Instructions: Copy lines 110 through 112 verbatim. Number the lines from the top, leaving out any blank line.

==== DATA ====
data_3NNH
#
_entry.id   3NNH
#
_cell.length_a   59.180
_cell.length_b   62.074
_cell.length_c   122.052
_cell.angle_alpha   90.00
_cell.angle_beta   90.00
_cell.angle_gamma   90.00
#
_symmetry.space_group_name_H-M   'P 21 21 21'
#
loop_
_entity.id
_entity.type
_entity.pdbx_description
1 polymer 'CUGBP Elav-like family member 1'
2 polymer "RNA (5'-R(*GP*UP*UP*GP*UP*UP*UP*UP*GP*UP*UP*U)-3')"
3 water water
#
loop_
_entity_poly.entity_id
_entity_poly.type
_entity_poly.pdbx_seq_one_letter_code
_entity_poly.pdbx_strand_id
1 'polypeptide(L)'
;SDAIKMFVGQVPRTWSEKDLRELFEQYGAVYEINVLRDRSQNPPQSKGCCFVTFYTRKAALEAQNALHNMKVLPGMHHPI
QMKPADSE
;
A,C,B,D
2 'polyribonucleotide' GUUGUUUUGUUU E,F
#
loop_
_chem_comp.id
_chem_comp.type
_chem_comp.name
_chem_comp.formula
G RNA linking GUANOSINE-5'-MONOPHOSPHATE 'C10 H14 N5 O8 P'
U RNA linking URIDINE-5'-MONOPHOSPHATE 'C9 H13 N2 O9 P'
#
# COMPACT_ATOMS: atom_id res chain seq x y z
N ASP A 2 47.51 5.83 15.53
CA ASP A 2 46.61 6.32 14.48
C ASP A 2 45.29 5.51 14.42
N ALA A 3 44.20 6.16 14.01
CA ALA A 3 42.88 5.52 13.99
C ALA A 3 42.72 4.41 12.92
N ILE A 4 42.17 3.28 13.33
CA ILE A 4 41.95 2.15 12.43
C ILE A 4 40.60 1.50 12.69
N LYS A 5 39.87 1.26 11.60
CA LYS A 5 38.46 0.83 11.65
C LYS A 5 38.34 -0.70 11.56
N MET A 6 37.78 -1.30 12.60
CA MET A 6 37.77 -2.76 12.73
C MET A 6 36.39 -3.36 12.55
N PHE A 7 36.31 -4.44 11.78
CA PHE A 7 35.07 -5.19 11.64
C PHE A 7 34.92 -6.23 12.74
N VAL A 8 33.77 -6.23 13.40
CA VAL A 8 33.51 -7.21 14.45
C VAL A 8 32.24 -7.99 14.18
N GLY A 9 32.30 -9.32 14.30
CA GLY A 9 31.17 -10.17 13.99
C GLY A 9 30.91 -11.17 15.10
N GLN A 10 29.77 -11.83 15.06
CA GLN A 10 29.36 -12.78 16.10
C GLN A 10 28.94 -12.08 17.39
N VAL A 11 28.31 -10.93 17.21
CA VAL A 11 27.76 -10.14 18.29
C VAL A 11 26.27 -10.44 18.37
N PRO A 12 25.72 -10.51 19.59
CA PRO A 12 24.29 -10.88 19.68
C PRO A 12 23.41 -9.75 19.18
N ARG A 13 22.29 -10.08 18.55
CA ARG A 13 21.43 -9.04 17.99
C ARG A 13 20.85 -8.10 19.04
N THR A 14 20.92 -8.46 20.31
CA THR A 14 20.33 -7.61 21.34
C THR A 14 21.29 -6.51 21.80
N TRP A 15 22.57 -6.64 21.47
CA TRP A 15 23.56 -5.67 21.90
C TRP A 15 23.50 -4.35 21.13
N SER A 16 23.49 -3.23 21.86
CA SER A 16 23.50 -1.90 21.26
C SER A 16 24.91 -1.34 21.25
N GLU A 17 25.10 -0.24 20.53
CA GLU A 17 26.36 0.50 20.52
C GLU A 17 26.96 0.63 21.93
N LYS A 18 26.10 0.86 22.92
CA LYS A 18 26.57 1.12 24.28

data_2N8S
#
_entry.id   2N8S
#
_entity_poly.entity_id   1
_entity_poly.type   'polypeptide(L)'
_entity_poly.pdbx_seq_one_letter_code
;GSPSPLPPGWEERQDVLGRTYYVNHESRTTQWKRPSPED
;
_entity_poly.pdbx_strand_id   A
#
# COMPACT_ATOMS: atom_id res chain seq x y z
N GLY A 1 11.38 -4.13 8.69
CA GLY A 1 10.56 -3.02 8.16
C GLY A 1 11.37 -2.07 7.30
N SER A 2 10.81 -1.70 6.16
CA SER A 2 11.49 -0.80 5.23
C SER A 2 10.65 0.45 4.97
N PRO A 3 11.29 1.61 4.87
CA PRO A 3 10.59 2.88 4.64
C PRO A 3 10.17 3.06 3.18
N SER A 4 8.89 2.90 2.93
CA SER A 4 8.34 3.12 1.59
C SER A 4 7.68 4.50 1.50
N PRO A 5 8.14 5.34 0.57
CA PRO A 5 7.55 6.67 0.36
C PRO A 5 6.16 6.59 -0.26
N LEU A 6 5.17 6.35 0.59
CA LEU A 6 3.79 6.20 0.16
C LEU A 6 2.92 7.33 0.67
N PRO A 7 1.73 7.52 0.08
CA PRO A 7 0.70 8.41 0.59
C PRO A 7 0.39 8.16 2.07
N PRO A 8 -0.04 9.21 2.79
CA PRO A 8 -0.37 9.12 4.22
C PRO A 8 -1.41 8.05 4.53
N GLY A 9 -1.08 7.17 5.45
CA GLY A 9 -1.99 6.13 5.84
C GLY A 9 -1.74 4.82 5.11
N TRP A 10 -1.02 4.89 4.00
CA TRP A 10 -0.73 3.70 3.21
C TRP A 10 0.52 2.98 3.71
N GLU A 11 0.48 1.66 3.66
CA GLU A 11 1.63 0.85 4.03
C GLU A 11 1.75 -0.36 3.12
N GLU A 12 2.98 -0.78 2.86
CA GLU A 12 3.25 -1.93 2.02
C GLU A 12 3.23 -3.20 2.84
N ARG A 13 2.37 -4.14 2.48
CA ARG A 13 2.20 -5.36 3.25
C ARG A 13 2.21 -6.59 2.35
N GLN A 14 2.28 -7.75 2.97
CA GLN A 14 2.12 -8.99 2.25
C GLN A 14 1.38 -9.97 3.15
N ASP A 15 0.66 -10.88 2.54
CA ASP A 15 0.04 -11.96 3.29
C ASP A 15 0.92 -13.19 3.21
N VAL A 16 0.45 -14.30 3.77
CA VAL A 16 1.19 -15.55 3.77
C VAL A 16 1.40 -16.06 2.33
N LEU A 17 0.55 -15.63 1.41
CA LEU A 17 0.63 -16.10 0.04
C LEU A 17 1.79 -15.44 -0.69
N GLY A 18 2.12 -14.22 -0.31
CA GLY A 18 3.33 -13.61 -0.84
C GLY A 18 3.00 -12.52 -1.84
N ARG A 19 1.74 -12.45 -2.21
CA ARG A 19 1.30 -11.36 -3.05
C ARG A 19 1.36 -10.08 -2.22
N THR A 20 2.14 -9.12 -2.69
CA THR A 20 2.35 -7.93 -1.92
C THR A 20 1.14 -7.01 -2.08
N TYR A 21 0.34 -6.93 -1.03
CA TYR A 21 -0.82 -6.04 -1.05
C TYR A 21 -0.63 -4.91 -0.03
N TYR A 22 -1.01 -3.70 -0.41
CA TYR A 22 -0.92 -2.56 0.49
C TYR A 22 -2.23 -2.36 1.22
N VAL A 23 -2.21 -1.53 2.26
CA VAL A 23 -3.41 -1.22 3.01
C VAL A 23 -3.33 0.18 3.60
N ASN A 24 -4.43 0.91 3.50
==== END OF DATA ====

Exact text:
C SER A 2 10.65 0.45 4.97
N PRO A 3 11.29 1.61 4.87
CA PRO A 3 10.59 2.88 4.64